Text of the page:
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Swiss banks continue to finance the Amazon oil trade

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Several major banks, including UBS and Credit Suisse, remain involved in financing and investing in the oil and gas industry in the Amazon rainforest, according to a new report released Thursday by environmental non-governmental organizations (NGOs) Stand.earth and Amazon Watch.

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In a statement, lead author Angeline Robertson said, “The banks’ environmental, social and good governance (ESG) policies fail to manage risk adequately, fail to prevent the destruction of the Amazon, and fail to address the urgent need to stop the global expansion of fossil fuels.”

UBS and Credit Suisse are listed as “high risk” institutions, whose investments and financing contribute to the destruction of the Amazon. Both companies hold bonds issued by PetroAmazonas, a unit of PetroEcuador, Ecuador’s national oil company.

NGOs report that both large Swiss banking groups provide financing to “problematic oil traders”, such as Gunvor and Vitol, which have been implicated in recent corruption scandals. The institutions in question do have policies in place, but consider corruption only as “a business risk.”

Moreover, Credit Suisse continues to fund the oil trade in the Putumayo region of the Colombian Amazon, despite strong indigenous resistance and brutal police crackdowns, “despite existing biodiversity and human rights policies that explicitly prohibit (the bank) from doing so.”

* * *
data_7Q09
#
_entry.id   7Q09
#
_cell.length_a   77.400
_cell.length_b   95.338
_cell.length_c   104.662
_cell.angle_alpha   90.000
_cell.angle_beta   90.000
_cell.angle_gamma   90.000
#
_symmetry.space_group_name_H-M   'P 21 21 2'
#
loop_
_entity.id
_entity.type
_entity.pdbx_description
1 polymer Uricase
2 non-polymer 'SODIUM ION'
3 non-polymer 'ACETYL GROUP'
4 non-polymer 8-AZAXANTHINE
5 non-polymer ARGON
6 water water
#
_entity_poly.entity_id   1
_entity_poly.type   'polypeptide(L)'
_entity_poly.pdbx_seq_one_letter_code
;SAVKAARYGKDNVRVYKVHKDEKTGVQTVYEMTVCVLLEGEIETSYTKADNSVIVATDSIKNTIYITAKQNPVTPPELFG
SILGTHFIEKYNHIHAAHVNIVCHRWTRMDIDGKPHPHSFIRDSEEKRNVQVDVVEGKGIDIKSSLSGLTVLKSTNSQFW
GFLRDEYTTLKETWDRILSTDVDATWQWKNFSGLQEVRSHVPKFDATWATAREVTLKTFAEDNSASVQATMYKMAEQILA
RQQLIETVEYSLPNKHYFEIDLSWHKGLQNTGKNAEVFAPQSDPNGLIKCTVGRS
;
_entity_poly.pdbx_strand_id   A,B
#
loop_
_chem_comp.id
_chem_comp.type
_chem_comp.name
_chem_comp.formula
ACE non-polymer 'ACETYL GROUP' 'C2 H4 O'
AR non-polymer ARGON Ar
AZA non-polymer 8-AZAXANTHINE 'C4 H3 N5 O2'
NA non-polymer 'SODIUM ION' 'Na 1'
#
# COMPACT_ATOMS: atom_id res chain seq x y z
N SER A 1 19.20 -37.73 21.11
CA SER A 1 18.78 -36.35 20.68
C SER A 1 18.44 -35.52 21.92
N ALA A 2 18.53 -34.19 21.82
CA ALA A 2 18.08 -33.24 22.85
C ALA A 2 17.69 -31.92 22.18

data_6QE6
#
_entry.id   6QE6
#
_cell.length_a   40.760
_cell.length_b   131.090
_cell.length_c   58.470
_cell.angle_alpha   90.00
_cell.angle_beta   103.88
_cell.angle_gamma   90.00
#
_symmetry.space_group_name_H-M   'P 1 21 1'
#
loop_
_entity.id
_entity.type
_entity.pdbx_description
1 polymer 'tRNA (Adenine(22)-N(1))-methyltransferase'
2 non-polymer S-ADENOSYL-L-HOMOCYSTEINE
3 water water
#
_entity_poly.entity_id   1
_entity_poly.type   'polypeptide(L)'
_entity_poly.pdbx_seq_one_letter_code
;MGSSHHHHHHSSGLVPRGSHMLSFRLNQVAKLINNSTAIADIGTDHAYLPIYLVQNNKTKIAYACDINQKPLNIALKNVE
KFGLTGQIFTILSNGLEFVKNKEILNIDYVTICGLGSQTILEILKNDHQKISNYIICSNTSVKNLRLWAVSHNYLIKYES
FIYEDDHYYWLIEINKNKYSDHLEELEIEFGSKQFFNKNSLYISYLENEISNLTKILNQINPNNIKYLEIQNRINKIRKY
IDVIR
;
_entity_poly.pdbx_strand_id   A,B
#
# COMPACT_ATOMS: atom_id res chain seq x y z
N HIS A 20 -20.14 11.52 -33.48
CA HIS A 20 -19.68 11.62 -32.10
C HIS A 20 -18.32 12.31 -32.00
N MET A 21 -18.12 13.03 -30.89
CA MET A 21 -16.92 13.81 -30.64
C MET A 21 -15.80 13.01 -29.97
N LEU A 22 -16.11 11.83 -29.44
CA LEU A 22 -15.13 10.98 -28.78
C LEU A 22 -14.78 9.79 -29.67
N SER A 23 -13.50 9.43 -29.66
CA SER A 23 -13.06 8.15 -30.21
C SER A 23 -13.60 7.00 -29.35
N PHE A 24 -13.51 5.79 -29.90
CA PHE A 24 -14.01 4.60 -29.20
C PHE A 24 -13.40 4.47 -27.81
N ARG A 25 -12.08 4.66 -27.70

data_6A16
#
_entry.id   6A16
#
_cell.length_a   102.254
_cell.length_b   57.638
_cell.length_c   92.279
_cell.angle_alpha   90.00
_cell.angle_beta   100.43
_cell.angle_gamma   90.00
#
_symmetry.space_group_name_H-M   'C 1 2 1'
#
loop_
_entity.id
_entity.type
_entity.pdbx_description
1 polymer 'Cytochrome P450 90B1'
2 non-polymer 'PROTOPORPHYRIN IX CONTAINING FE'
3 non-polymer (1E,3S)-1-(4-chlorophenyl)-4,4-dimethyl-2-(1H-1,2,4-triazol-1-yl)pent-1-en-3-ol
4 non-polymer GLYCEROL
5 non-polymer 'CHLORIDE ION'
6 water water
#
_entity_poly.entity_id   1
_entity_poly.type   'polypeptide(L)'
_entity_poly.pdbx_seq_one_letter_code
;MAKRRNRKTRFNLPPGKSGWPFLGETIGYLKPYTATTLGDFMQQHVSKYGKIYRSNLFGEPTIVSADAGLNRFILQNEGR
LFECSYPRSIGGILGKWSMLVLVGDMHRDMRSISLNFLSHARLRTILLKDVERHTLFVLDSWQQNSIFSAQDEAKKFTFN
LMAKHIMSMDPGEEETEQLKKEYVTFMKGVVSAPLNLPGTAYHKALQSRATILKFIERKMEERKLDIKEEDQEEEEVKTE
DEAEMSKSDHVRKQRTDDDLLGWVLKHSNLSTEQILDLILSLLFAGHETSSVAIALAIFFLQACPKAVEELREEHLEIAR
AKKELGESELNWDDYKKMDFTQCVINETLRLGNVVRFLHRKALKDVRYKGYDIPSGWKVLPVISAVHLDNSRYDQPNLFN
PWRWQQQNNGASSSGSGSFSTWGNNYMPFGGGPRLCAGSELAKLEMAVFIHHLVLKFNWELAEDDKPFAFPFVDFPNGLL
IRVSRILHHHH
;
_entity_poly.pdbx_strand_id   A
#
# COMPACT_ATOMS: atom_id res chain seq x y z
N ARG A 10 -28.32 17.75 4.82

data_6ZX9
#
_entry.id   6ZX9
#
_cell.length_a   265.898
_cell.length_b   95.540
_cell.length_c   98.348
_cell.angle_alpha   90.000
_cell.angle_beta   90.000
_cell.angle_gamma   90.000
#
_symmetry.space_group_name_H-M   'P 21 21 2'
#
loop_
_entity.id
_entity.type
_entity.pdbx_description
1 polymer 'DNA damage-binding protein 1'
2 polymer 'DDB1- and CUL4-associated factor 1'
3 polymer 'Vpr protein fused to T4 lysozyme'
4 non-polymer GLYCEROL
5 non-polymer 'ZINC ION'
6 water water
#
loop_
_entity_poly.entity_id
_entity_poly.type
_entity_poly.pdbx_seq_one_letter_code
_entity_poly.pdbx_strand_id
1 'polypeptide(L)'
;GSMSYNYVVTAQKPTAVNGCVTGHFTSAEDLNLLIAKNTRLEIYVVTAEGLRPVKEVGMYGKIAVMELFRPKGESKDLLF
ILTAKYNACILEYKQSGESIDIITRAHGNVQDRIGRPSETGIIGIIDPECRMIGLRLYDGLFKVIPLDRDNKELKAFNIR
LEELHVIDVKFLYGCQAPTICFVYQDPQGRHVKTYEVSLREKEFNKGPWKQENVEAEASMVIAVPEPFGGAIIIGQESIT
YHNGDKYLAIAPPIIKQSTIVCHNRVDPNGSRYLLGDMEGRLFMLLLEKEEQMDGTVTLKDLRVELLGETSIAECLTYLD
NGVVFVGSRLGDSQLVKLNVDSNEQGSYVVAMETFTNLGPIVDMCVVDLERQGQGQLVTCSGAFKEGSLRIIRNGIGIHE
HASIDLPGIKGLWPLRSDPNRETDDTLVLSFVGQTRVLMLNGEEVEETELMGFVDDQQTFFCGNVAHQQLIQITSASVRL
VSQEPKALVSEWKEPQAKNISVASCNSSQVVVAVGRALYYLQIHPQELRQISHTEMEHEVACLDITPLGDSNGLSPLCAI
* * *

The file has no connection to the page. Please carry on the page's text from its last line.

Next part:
Lack of ESG policies

“The ESG policies adopted by the banks are flawed and permit money to continue to flow to companies involved in oil expansion, deforestation, biodiversity loss, pollution, corruption, and violating indigenous rights,” says Robertson.

According to Le Temps, UBS said the report contained “certain methodological flaws.” The institution said it is “committed to respecting the highest environmental and social standards.” It said it has refused to conduct transactions that are “verifiably associated with violations of those standards.”

On its part, Credit Suisse says it is “committed to combating climate change, protecting biodiversity, and promoting human rights”. The bank with two veils regularly reviews and updates its sector-specific guidelines, citing the introduction of “additional restrictions on fossil fuel financing”.

Credit Suisse participated with two other institutions in issuing a $150 million bond for GeoPark, a Chilean oil company operating in the Colombian Amazon. GeoPark is suspected of using paramilitary groups to ensure the continuation of its activities in indigenous territories.

For MetaNews.

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Jonathan Hobbs is an Australian investor and author that trades on a variety of asset classes, including currencies, equities, and commodities. Jonathan’s experience as a macro trader leverages his unique writing style to combine important elements, such as technical analysis and news. The other elements that he brings into his unique writing styles are foundation analysis aimed at rational equilibrium values, evaluating the sizes and motivations of buyers and sellers, as well as identifying the needs of the buyers and sellers in the individual markets. Jonathan is committed to quality writing for new traders as well as veterans.

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